Saturday, December 22, 2007

The 100 mile mistletoe

My Christmas message is over on the cycling blog if anyone wants to see the snowman I made today!

I bought my brother-in-law a book by Alisa Smith and J.B. MacKinnon called The 100 Mile Diet: A Year of Local Eating. I was leafing through it this morning, and came across a few interesting things:

One thing I learned was that the University of British Columbia, in downtown Vancouver, operates a community farm!
The Farm is a student-driven initiative where students, faculty, staff, and the local community have been working together to create a place where anyone can come to learn, live and value the connection between land, food and community.

The UBC Farm is a 24 hectare teaching, research, and community farm located on the University of British Columbia's Campus in Vancouver, Canada. As the only working farmland within the city of Vancouver, the UBC Farm is an urban agrarian gem, featuring a landscape of unique beauty.

That is so cool. I'm going to push for my university's new campus to have a community farm!!!

I also found a couple interesting facts about food industrialization: although it is ironic enough that industrial agriculture sprang out of World War Two military innovations, and while we know that, on many fronts, industrial agriculture is ruinous for the planet (especially the meat industry), did you more specifically know the following?
a) due to the industrial farm movement, and the "which crop will make me the most money?" thought-process, of the 463 varieties of radish indexed by the U.S. Department of Agriculture in the early 20th century, 436 of them are now extinct?!!?
b) Twenty species of plant account for 90% of the food consumed in the world!! (If you read this book though, and learn what we've done with soy and corn, this isn't actually that surprising).

Aside from those neat facts, there are some thoughts about being vegetarian while trying to eat locally, and what you do for protein when you can not find a supply of chick peas, lentils and tofu within a 100 mile radius. I won't tell you what answers they found to this problem, but I am going to repeat some of their reasons for being vegetarian - familiar enough to anyone reading this blog, but well enough written to bear repeating:

"The decision (to go veggie) was not rooted in any unusual squeamishness about killing animals. What we chose to reject was our species' capacity to disregard life... We never will accept the idea that animals can be treated like machines that produce meat, milk, and eggs. We are equally troubled by the fact that meat production monopolizes the world's scarce agricultural land. It takes fourteen pounds of corn for a cow to gain one pound of edible meat - a fattening technique developed by industrial feedlots that goes against cows' biology; they evolved to eat only grasses. Meanwhile, cows and other livestock hog half the corn grown in America, while 800 million people go hungry worldwide."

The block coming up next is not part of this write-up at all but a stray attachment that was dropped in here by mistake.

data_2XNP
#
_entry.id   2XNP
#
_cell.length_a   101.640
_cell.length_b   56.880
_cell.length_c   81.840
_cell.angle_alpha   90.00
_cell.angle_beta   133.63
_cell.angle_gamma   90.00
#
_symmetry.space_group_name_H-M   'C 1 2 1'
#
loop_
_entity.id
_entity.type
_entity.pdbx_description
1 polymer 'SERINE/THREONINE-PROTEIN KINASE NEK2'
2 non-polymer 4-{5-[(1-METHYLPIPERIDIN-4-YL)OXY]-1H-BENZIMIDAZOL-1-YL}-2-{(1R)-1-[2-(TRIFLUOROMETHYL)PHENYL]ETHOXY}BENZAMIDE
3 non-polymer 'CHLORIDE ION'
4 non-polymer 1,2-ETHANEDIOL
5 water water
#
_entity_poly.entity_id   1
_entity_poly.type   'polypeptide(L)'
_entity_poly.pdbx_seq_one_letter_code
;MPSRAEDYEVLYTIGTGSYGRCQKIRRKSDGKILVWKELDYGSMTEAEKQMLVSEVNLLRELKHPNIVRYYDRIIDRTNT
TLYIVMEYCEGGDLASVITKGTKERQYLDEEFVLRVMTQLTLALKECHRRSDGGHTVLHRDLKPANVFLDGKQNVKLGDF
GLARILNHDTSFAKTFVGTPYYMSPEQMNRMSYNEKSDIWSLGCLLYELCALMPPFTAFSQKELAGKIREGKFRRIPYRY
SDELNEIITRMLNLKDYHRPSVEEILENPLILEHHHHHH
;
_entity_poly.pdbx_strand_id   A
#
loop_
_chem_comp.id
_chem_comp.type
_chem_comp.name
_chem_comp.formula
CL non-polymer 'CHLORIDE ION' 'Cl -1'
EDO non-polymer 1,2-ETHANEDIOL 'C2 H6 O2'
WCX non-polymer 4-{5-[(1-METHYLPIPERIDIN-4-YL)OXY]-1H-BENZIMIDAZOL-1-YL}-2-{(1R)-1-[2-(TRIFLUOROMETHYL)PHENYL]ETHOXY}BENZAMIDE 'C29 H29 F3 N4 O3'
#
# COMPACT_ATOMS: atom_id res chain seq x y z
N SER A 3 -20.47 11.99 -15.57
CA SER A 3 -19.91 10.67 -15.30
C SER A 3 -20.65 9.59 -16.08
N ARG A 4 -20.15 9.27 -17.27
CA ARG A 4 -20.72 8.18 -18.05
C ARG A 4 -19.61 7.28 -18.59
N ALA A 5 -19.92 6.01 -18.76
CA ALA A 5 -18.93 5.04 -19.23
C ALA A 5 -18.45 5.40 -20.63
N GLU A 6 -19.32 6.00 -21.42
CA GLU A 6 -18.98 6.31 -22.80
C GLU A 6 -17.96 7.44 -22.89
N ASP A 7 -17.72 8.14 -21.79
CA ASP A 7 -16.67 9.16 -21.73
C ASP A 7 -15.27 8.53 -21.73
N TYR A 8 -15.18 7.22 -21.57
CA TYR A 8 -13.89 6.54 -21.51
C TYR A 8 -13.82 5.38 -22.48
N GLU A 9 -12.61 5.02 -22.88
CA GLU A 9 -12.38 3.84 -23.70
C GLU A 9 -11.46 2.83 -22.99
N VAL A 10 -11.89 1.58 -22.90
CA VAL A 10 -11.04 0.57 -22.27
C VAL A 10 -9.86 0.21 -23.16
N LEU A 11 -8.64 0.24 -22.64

To everyone eating tofu and chick peas this holiday season, have a great Christmas!!!!


Krista said...

Merry Christmas to you Tuco! I've temporarily dropped off the face of the Earth, but I am planning a comeback in the new year!

Nicole said...

Merry Christmas! Sounds like a great book - I might just have to check it out.

Veg*Triathlete said...

It is pretty incredible to consider how much food it takes to "grow meat." The local food movement where I live is heavily meat-centered, and somewhat frustrating to me. Luckily, I do have access to locally grown/made tofu & soy milk, etc.

Smudgemo said...

So depressing I can hardly read your overview, much less the actual book.

The Smudgemo family Christmas dinner:
Appetizer - Spicy crab chilled pea-shots
Salad - Warm radicchio & frisee with goat cheese, toasted hazel nuts with a balsamic reduction
Main - Deconstructed Lasagna with fresh pasta sheets, chanterelle mushroom bechamel, roasted winter squash and mascarpone filling
Side- Slow roasted tomatoes dressed in rosemary and garlic

So the crab was not vegetarian and probably not local due to the oil spill, but there was only a small amount for each of four people. The cheese was probably not local, but again, there wasn't a lot used. Most of the whole ingredients were from the local farmer's market and were carried home by bike.

Not 20th century North American traditional, but damn tasty and a fraction of the global damage.

Happy holidays, Tuco!

sp said...

I hope you had a nice Christmas.
I've been meaning to read this book for some time, but I thought it might be too difficult for a vegan to survive. Probably not. I make a pretty good effort to eat locally. Our local organic food box delivery program (SPUD) highlights all of the local produce and products to make it easier to purchase locally grown foods. Also Capers (a Whole Foods type place) labels all local products.

I've been to the UBC community garden and it is beautiful. I can't think of anything they weren't growing there including a great variety of fruit. There is also a separate herb garden for medicinal and culinary uses that is quite lovely.